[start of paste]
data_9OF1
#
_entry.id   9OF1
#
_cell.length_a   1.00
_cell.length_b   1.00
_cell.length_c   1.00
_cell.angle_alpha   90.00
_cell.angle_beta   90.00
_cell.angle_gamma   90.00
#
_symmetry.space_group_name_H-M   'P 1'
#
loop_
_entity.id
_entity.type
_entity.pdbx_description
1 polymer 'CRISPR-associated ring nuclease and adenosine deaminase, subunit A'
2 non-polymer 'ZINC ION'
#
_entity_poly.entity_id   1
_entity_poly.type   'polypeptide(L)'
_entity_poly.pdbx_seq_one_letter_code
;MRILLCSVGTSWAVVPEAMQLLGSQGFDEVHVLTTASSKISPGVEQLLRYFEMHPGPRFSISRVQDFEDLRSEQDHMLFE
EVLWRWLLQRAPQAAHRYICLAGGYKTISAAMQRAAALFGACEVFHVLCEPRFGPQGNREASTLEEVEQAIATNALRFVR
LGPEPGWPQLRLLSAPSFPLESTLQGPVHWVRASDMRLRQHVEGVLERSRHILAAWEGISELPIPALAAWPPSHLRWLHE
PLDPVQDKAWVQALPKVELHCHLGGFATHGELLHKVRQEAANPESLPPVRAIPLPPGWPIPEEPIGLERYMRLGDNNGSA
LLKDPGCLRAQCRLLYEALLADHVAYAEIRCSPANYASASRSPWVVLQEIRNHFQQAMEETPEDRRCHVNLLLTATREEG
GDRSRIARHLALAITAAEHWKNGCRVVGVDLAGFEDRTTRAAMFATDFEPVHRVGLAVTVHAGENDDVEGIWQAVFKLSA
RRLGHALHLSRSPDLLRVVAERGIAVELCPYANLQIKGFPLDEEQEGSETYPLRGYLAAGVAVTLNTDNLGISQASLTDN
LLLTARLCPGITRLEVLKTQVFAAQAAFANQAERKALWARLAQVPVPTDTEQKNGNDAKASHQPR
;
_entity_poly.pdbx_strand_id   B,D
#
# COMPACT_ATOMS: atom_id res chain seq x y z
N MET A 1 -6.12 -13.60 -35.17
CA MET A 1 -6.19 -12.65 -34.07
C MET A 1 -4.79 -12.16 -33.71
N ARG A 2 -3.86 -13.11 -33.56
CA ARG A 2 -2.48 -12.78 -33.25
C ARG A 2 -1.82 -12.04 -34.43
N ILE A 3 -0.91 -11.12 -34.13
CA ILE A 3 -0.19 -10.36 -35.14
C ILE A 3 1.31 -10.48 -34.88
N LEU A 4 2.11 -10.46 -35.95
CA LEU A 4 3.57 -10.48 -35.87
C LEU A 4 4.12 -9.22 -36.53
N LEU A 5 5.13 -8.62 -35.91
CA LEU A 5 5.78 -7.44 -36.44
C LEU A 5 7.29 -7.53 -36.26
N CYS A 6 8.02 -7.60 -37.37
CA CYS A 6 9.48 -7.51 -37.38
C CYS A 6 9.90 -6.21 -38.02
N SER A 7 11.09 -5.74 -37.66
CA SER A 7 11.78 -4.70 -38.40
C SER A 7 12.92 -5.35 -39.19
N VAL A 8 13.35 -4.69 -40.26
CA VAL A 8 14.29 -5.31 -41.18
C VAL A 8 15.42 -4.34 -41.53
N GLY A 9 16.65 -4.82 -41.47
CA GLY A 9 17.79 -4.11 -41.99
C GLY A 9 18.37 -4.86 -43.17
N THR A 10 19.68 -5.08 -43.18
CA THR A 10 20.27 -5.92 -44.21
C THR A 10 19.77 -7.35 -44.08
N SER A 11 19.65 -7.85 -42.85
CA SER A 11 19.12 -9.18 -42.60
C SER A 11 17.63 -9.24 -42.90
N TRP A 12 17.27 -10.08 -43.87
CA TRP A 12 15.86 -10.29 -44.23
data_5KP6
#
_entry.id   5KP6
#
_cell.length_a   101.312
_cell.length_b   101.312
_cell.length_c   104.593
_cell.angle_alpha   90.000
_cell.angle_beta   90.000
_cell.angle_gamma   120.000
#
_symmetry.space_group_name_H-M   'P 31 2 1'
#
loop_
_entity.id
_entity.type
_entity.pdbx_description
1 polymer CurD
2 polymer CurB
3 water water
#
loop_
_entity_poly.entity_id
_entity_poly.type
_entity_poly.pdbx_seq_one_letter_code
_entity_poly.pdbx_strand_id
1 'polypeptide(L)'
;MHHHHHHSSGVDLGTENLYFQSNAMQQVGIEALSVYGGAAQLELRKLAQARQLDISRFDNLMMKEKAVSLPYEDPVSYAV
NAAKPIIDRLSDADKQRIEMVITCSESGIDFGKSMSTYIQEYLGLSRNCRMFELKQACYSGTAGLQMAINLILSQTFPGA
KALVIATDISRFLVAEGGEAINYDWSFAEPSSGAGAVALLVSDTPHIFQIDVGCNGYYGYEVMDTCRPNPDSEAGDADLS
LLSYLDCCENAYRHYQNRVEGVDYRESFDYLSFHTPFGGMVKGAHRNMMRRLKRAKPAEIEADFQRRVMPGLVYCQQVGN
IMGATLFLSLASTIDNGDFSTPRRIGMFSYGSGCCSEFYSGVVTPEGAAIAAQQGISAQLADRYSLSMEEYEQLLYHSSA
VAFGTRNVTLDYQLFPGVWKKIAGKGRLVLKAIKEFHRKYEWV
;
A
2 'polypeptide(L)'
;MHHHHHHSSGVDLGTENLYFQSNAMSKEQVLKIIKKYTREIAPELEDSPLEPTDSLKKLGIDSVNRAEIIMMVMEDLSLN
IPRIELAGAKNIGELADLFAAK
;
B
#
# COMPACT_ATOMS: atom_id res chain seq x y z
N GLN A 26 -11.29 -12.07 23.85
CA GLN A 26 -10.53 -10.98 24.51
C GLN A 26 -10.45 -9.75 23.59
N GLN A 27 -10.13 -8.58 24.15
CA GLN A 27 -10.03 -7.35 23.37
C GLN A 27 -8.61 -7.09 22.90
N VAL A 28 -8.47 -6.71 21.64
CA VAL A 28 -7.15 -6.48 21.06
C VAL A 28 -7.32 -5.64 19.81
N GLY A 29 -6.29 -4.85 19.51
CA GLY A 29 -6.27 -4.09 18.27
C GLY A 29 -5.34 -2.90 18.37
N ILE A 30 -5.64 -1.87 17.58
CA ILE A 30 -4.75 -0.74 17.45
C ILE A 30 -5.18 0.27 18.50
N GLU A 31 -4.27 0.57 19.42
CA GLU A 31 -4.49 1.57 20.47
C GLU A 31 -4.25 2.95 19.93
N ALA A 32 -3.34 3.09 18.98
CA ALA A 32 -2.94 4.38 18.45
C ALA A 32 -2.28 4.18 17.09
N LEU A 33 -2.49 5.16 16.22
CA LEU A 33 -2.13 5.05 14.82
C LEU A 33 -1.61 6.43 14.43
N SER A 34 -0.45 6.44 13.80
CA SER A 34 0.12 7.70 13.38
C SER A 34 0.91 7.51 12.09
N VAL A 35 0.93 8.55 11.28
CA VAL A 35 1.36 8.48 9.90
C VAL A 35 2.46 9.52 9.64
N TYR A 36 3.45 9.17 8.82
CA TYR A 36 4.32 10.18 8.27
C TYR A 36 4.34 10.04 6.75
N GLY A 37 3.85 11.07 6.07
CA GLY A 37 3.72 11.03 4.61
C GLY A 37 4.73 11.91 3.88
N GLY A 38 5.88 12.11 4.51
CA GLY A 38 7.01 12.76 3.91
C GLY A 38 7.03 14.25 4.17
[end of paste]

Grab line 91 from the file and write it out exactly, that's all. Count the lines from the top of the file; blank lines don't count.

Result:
#